DevicesA few weeks back I made the claim that our current world of fragmented personal computing is not great for consumers.  In the 90’s we typically had one computer per home.  During the early 2000’s it started to be very common to have multiple computers per home.  And now, starting in the late 2000’s, we have evolved to rely on multiple computing devices per user, per home.

We talked earlier about why these devices are different.  This post focuses on how they are the same.

I think it would be true to say that for most users the OS, putting all cultural leanings aside, does not define their user experience.  It mostly gets in the way.  For most users, the OS is that thing that they install their apps onto.  In the same way that their browser is the internet, their apps are what really define their computing experience.  For some, the elegance of the  hardware is part of it. But for this discussion, it is irrelevant.  I think Apple proved my point about the apps with their iPhone.  Many may have bought it for it beauty. But in my opinion it, and Android, have been successful because they got the OS out of the way and gave you access to tons of apps.

Even the files on these devices, in the end user’s mind, are not accessed through the OS.  Their apps are the portals for accessing and modifying any files that might live on their devices.  I have helped countless people over the years with their computers.  I can attest that for most of those users, Word documents do not exist outside of Word and possibly their email system.  The concept of the file system is beyond them—as it probably should be.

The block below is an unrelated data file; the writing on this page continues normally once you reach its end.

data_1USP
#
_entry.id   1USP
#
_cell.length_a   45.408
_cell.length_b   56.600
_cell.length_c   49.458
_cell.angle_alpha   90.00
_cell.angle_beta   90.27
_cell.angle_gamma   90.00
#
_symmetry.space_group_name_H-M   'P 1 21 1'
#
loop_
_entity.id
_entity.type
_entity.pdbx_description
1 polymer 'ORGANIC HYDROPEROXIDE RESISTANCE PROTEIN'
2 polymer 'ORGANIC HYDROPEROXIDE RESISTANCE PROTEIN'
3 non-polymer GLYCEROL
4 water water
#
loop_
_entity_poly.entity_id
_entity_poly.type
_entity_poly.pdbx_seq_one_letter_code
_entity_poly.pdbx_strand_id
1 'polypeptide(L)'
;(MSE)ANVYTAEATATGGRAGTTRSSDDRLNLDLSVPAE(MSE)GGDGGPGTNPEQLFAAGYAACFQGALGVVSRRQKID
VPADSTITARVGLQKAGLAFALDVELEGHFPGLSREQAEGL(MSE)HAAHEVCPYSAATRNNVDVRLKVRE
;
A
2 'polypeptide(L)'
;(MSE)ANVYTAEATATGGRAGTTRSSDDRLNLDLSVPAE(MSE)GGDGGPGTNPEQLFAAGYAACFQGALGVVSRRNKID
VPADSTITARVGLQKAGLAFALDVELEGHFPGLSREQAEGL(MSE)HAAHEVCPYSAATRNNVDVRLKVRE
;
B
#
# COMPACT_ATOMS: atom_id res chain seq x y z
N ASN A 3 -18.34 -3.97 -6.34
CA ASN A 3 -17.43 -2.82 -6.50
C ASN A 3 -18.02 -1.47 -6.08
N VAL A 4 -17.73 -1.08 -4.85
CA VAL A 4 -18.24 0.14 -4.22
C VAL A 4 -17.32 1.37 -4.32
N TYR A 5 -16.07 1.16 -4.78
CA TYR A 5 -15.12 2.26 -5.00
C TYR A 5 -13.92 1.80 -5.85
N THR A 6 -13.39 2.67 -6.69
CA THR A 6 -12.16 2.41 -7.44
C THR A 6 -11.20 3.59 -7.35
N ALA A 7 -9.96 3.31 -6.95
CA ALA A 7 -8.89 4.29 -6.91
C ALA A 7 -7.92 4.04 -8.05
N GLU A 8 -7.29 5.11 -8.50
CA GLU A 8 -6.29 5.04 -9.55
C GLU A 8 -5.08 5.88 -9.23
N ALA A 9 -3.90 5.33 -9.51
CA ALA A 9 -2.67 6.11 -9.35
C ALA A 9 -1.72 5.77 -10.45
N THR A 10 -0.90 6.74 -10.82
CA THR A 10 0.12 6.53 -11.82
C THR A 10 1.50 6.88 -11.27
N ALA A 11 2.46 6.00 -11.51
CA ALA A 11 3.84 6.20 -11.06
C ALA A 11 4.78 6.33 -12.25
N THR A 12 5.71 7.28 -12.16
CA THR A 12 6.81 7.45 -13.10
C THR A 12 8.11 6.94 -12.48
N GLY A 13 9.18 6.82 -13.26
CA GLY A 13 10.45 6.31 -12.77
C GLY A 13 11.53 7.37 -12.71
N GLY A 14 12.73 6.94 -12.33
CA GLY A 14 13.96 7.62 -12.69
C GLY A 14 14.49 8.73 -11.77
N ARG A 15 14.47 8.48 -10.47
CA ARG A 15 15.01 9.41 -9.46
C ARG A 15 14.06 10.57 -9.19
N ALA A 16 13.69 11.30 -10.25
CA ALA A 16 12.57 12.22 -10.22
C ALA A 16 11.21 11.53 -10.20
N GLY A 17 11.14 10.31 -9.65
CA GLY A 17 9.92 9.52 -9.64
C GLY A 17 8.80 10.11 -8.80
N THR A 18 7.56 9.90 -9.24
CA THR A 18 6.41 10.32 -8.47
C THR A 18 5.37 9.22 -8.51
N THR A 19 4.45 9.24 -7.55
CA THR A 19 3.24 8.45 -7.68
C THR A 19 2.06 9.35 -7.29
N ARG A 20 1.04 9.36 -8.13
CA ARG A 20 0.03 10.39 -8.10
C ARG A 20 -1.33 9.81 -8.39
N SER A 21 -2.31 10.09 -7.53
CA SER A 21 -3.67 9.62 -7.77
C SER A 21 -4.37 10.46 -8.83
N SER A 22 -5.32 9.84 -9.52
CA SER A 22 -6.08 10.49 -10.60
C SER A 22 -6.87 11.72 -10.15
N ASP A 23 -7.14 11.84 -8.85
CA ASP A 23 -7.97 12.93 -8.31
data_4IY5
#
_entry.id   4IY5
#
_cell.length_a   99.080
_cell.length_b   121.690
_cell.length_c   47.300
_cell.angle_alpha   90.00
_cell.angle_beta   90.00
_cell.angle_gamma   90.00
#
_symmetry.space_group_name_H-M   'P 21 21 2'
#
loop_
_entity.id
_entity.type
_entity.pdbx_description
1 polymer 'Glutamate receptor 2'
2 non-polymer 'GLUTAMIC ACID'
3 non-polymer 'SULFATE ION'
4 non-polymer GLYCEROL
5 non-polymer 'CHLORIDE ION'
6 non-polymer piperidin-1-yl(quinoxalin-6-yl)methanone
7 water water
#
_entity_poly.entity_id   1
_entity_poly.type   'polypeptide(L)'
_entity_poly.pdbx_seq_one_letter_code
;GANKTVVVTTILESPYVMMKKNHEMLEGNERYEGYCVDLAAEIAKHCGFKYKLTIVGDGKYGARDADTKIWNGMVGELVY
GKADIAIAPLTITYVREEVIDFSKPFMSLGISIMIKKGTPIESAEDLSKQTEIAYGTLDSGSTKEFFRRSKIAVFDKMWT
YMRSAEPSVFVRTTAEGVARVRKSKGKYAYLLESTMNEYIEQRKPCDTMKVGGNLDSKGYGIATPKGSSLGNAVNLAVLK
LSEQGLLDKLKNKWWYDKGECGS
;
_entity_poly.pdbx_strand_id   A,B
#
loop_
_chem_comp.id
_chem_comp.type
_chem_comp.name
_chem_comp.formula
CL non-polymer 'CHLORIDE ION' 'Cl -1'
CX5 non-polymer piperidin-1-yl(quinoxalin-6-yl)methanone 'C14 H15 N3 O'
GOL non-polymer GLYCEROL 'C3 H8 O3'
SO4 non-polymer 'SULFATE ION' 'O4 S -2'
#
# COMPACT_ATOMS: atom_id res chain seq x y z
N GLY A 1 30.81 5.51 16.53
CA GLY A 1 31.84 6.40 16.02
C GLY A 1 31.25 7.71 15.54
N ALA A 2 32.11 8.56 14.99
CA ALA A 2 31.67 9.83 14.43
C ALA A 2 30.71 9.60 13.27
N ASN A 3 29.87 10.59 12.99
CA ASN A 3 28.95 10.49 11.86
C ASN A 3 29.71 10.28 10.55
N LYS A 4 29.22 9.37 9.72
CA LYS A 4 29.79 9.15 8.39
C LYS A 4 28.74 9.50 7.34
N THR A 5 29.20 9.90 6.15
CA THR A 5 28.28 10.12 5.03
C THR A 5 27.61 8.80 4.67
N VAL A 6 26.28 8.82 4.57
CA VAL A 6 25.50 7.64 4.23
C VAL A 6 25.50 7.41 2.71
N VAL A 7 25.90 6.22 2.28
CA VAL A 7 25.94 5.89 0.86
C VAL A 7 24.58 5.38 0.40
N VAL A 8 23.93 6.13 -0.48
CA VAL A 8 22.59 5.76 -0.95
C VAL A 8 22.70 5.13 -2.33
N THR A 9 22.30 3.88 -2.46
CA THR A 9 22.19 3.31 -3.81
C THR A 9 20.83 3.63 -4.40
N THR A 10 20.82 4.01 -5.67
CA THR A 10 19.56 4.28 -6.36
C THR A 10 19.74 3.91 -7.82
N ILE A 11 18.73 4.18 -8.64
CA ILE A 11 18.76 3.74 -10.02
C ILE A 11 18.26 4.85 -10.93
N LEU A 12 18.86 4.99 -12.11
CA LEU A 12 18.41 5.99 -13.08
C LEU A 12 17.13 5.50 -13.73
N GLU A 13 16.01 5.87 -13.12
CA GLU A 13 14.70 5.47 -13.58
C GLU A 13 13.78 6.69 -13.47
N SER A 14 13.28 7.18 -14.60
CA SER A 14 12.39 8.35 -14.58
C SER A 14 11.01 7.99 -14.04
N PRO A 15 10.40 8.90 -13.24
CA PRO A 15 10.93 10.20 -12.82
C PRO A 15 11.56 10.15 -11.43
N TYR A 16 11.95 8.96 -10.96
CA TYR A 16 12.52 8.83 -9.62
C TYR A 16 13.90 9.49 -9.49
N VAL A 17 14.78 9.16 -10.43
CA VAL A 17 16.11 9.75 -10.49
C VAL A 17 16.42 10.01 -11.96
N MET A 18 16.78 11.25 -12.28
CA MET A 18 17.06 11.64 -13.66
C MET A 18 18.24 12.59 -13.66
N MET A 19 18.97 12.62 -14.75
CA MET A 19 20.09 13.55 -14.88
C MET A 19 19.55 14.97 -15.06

For the average users, computing devices have largely been complex machinery that did one thing, give them access to their applications.   Now these applications, of course, satisfy a plethora of other needs.  But even those can be broken down to a few basic categories.

  • Apps for Entertainment/Consumption/Education: media players (for local and remote content), games, news apps, educational materials, media remotes, etc.
  • Apps for Communication: email, SIP, chat, etc.  Even cellular calls are just apps that require specialized hardware.
  • Apps for Creation/Productivity (typically generate and manipulate files): camera, office suite, blogging, video/audio/photo editing, etc.
  • Utilities: Administrative tools, antivirus.  These are typically power tools for more advanced users for changing things most users don’t care about.

There are many apps that reach across these boundaries, like the browser.  And within each app there are a range of tasks from simple to complex.  We find the same apps, in countless forms, across the various forms factors.  Their only difference, from one device to another, is that their interface and complexity have been adjusted appropriately for their intended form factor.

In summary, all these devices do the same thing.  They provide us ways to access and manipulate the same information and services in our lives though similar sets of applications.  They also help us communicate with the same people in our lives.  Therefore, these devices should be more unified in their approach to helping us simplify these activities.

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